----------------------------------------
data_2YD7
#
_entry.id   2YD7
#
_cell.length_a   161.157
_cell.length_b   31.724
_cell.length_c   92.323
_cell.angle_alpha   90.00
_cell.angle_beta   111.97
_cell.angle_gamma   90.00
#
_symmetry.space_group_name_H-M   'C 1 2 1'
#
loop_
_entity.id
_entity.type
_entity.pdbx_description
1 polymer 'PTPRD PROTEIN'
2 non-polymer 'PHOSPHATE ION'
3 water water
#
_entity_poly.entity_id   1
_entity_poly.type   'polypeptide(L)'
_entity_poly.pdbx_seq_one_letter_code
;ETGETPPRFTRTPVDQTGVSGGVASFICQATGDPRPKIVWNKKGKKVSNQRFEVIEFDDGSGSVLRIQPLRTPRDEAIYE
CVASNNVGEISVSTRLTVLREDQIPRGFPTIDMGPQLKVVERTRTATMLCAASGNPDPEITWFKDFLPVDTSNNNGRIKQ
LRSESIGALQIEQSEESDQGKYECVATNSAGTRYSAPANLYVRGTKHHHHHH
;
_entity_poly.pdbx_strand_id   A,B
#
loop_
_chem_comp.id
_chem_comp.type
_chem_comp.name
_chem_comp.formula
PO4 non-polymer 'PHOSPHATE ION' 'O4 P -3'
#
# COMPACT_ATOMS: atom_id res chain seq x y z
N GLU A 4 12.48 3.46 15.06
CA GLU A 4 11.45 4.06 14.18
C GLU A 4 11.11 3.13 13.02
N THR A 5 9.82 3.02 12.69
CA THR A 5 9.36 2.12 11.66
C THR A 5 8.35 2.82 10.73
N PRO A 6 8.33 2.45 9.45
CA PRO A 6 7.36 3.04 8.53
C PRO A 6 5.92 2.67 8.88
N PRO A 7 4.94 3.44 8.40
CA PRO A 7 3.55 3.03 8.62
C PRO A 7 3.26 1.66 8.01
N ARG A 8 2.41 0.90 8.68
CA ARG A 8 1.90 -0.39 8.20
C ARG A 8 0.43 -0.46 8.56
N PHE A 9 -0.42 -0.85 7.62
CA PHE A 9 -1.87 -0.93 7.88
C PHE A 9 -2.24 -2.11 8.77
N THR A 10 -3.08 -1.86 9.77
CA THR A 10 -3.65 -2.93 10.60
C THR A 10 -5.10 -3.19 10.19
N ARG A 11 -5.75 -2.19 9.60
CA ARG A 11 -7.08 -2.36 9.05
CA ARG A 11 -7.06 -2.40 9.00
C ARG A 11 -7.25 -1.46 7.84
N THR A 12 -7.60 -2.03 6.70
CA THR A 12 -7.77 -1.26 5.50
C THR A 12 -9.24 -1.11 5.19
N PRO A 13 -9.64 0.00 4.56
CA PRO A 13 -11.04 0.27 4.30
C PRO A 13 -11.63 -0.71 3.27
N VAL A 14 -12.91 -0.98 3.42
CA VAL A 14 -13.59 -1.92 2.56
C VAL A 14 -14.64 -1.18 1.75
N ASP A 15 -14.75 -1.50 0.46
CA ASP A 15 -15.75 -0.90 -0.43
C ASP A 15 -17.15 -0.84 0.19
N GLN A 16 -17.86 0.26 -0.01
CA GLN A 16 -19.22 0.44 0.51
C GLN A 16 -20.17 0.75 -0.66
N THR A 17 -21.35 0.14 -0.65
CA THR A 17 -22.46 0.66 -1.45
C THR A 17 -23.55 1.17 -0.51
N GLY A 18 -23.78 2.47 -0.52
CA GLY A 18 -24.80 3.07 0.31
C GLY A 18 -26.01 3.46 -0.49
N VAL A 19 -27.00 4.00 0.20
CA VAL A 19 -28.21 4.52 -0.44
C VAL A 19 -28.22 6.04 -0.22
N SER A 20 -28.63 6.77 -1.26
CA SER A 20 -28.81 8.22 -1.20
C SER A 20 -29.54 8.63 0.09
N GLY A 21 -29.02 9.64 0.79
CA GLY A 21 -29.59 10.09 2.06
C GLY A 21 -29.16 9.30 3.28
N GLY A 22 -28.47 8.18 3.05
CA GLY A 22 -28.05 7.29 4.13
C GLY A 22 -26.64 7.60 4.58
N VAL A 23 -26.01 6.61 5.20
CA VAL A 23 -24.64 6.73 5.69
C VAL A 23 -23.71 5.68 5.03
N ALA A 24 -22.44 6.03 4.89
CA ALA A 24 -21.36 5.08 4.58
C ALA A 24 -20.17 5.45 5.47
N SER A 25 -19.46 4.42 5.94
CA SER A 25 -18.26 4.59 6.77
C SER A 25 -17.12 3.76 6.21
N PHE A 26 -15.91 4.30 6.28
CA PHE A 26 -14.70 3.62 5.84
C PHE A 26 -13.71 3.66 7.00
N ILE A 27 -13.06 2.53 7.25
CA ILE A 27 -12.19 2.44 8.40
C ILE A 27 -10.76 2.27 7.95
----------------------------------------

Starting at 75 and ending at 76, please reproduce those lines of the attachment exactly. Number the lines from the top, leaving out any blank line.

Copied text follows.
C ASP A 15 -17.15 -0.84 0.19
N GLN A 16 -17.86 0.26 -0.01